I adopted my cat, Soju, during the pandemic -- and I've already started to feel apprehensive about leaving her as I head back to the office. It's understandable: We've spent almost 24 hours per day together for over a year.
People have adopted a record number of pets since the pandemic began, and as pandemic restrictions start to loosen across the country, are leaving their furry family members at home for most of the day for what is likely the first time. This transition will certainly be for both pet and parent, and worrying about the well-being of your dogs or is natural. With these handy tips and safety measures, we can all head back to our favorite out-of-house locations with confidence.
Common house hazards
From foods that can make your pet sick to dangerous plants, your house is packed with potential hazards. Following these safety checklists will make each and every room safe and secure.
- Keep cleaners, chemicals and detergents on high shelves or in cabinets locked with a child lock.
- Don't leave any heavy or sharp utensils on the counter to avoid having it fall on your pet or cutting its paw.
- Keep all food enclosed and away. While most human foods are perfectly safe for pets, chocolate, avocado, tomatoes and other tasty snacks can be harmful to your dog or cat. Wrap up food after eating and consider keeping your produce in a cabinet.
- Keep trash bins locked or secure in a cabinet. We've all seen the movies (looking at you, Marley and Me) when the dog goes on a rampage through the trash. And while it makes for an entertaining film scene, it can be a nightmare to clean up in reality.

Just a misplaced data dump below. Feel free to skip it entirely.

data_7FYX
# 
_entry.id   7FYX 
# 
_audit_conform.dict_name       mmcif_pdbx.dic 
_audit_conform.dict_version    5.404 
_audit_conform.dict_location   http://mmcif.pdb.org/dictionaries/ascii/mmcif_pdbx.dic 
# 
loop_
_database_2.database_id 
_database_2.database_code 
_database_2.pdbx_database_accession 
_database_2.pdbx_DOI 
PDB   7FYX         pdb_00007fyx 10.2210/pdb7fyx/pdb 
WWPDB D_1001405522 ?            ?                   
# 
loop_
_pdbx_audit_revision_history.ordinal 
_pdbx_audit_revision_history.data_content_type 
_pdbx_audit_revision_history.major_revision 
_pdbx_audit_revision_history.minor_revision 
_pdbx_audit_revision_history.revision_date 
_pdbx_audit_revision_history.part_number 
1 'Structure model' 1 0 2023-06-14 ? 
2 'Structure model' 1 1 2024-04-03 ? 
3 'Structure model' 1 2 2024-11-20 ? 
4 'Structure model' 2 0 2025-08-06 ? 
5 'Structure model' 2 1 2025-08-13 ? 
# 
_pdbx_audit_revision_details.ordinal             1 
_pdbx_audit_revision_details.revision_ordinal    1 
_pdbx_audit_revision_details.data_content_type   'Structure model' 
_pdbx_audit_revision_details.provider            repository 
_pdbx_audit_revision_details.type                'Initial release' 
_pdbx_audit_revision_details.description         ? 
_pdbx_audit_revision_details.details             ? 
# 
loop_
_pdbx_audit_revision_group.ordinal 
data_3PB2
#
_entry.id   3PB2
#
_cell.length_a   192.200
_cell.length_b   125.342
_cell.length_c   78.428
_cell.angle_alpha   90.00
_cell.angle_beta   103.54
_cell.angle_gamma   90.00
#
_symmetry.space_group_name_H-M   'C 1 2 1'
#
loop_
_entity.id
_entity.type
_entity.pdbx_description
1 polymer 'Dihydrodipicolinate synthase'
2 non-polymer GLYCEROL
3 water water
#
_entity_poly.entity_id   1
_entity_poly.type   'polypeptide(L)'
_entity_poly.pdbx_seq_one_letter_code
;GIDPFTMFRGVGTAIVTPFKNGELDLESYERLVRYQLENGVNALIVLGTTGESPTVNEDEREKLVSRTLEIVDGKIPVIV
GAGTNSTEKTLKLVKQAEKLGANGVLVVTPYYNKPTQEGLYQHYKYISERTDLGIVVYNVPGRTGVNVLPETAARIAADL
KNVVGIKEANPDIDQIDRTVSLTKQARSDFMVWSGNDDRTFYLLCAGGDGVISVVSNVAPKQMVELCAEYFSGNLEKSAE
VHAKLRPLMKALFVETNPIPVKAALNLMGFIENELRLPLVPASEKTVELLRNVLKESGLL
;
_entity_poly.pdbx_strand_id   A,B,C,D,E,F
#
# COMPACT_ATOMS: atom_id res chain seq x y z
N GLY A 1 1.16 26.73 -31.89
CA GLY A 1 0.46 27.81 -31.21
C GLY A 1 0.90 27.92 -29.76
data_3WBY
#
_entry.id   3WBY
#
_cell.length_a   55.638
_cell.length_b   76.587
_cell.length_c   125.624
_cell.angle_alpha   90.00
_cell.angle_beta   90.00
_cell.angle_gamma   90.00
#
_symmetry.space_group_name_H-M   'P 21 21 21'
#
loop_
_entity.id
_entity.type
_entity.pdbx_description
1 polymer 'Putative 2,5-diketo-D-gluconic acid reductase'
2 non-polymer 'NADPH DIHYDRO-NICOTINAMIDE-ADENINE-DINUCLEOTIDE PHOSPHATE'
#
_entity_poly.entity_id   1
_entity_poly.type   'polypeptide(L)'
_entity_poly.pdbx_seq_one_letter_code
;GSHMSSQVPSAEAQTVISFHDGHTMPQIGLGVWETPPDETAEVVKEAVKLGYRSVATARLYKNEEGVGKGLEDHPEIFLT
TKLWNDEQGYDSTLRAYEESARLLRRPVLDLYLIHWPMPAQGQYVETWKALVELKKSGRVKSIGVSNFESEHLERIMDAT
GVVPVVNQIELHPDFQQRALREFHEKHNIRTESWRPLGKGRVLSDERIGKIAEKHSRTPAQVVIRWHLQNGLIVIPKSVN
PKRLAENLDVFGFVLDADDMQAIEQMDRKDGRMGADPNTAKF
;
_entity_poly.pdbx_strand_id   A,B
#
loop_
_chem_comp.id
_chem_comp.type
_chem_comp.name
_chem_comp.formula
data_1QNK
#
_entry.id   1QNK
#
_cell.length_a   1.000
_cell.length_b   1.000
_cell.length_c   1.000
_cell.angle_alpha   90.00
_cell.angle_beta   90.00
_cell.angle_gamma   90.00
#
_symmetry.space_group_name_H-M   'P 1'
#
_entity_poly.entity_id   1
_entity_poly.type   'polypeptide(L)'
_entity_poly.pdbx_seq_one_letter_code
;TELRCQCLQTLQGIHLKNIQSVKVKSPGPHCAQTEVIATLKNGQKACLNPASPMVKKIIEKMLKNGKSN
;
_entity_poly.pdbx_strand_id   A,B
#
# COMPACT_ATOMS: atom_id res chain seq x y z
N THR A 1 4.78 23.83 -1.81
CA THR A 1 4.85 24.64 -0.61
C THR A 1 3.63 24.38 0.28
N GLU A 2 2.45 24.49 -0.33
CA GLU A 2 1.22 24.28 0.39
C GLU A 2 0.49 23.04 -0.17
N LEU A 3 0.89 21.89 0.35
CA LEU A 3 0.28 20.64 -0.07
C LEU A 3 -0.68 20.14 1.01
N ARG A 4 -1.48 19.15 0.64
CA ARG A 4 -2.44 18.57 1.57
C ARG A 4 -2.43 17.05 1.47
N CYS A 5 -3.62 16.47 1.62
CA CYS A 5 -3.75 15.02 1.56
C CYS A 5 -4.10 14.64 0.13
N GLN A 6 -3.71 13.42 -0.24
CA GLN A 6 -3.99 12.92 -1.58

Living room and bedroom:
- Keep all dangling wires from lamps, , stereos and phones out of reach. Put and phone charging cords in a drawer. Cats especially have a knack for turning any household item into their new favorite toy.
- Put away kids' toys and other small objects. Again, your pet will likely lose interest in the toys you actually bought for them at the store to opt for your jewelry and socks (and anything else they decide is theirs for the taking), so be mindful of what you're leaving around to avoid a mess or choking-hazard.
- Move house and flowers out of reach. While house plants can add some much-needed greenery and color to a room, they may be poisonous to your cat or dog if eaten. Make sure you research pet-safe flora like spider plants and orchids to prevent your pet from eating toxic plants.
- Latch the doors to your and .
- Make sure all heating or air vents have secured covers.
- Check that you don't close your pet -- especially notoriously elusive cats -- inside closets or cabinets. I know it might sound improbable, but I once spent close to an hour running around my 800-square-foot apartment trying to find my cat... only to find her napping inside one of my kitchen cabinets.
- Keep the toilet lid closed to prevent your pet from drinking from or taking an unwanted dive in the basin.
- Keep medications, cleaning supplies, cosmetics and other products in a drawer or cabinet that can't easily be nudged open.
Keep all hair bands and pins secured. While your cat might love playing with a spare hair tie (I know mine does) and it's always hard to ruin the fun when you eventually take away the newfound toy, the vet fees will be even less fun if your pet swallows something they shouldn't.
Although many of these hazards may seem relatively low-risk, it never hurts to be proactive and vigilant -- especially when it comes to your companion.
The bottom line
Nothing makes pet owners more assured than knowing their pet is safe and happy no matter how far away. These home safety tips and measures meant specifically for your dog or cat will help them stay healthy and will help you feel secure enough to leave for work again with confidence. Whether you're already going back to work or just planning ahead, your pet will no doubt appreciate these safety precautions. And remember, whenever you leave and wherever you go, your pet will miss you, too.